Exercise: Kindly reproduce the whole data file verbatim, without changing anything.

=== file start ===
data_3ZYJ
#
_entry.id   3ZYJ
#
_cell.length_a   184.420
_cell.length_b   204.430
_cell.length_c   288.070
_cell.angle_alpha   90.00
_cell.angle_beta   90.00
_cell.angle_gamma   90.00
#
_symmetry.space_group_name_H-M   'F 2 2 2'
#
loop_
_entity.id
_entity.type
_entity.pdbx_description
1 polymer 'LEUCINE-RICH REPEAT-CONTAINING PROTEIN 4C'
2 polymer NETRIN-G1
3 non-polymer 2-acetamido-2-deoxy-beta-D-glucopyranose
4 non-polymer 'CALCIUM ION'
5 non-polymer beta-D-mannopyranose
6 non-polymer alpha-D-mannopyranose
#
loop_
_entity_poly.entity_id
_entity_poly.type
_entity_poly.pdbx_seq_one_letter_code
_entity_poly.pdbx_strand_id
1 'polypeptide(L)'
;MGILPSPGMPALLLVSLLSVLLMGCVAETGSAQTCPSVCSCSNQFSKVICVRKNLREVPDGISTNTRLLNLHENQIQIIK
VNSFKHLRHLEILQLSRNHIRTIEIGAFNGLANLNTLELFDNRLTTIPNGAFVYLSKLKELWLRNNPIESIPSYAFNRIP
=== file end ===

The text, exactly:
data_3ZYJ
#
_entry.id   3ZYJ
#
_cell.length_a   184.420
_cell.length_b   204.430
_cell.length_c   288.070
_cell.angle_alpha   90.00
_cell.angle_beta   90.00
_cell.angle_gamma   90.00
#
_symmetry.space_group_name_H-M   'F 2 2 2'
#
loop_
_entity.id
_entity.type
_entity.pdbx_description
1 polymer 'LEUCINE-RICH REPEAT-CONTAINING PROTEIN 4C'
2 polymer NETRIN-G1
3 non-polymer 2-acetamido-2-deoxy-beta-D-glucopyranose
4 non-polymer 'CALCIUM ION'
5 non-polymer beta-D-mannopyranose
6 non-polymer alpha-D-mannopyranose
#
loop_
_entity_poly.entity_id
_entity_poly.type
_entity_poly.pdbx_seq_one_letter_code
_entity_poly.pdbx_strand_id
1 'polypeptide(L)'
;MGILPSPGMPALLLVSLLSVLLMGCVAETGSAQTCPSVCSCSNQFSKVICVRKNLREVPDGISTNTRLLNLHENQIQIIK
VNSFKHLRHLEILQLSRNHIRTIEIGAFNGLANLNTLELFDNRLTTIPNGAFVYLSKLKELWLRNNPIESIPSYAFNRIP